That the 2020 academic year is now gone to waste was confirmed yesterday when Education Cabinet Secretary George Magoha pushed the re-opening of universities and colleges to next year.
At the same time, Prof Magoha announced that the government would be coming to the rescue of teachers who are not on its payroll and other support staff in public primary and secondary schools to cushion them against economic hardships.
The CS made the announcement yesterday at Kenya Institute of Curriculum Development (KICD) in Nairobi after a meeting with the Covid-19 Education Emergency Committee chaired by Dr Sarah Ruto.
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He met with stakeholders to deliberate on the current preparedness for the phased reopening of universities, Teacher Training Colleges (TTCs), and Technical Vocational Education Training (TVET).
Initially, tertiary institutions were expected to reopen in September.
The stakeholders resolved that the current situation regarding the Covid-19 situation has kept worsening, with an average number of new positive cases daily averaging 600 in the last one week.
He said a survey of all TTTs, universities and TVET institutions has shown that few of them have put in place necessary measures to comply with the Ministry of Health (MoH) Covid-19 protocols that can guarantee the safety of staff and learners once they reopen.
“I have led my officers across the country to inspect the institutions’ preparedness. I was at Machakos and Eregi TTCs recently, they are nowhere ready to re-open,” Magoha said.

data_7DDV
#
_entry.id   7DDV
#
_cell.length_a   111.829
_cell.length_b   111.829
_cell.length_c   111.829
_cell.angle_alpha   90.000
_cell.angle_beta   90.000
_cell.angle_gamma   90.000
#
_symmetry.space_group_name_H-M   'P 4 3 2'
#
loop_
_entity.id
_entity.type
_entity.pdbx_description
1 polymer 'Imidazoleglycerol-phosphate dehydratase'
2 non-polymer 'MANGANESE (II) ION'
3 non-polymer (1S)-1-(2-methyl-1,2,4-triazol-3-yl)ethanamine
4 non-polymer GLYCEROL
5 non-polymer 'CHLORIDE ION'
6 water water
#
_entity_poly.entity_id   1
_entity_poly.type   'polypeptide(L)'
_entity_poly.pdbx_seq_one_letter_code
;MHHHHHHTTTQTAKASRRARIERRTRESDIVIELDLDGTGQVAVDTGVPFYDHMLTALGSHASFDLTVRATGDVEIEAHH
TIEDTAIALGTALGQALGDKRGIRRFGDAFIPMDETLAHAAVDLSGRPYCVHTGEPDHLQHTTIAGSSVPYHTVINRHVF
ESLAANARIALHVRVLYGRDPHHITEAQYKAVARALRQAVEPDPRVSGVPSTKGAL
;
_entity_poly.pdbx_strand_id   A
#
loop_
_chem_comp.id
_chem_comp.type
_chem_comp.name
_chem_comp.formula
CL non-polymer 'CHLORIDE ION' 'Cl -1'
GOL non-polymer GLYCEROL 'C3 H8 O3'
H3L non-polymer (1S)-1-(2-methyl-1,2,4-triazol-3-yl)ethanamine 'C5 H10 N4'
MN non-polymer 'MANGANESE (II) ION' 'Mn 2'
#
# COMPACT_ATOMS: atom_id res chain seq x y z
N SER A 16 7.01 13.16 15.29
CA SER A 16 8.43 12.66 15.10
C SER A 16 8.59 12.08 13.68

The CS advised universities to continue offering virtual learning, examinations and virtual graduations but in strict adherence and observance of quality measures set by the Commission for University Education.
“Priority should be given to final-year students to ensure they can graduate. We need many doctors to graduate and join those in the field to fight the virus. The government will see to it that those who need practical exams are facilitated to finish their courses,” Magoha said.
He said the government will release the money to pay teachers employed by Boards of Management (BoMs) in public primary and secondary schools and other support staff.
“President Uhuru Kenyatta has directed me to work with the Treasury to see that the money is released in two weeks,” he said,” adding that those workers staying at home should now go back to schools and carry out their duties as they await the payment.
Magoha and TSC chief executive officer Nancy Macharia announced that government will roll out guidelines to guide teachers on engaging learners in the areas where they reside.
“My ministry and TSC, using a multi-agency approach, and in collaboration with chiefs and the Nyumba Kumi initiative, will implement a community-based learning approach where teachers will be mapped with learners to offer learning at no cost,” the CS said.
[The writer is a 2019/2020 Bertha Fellow]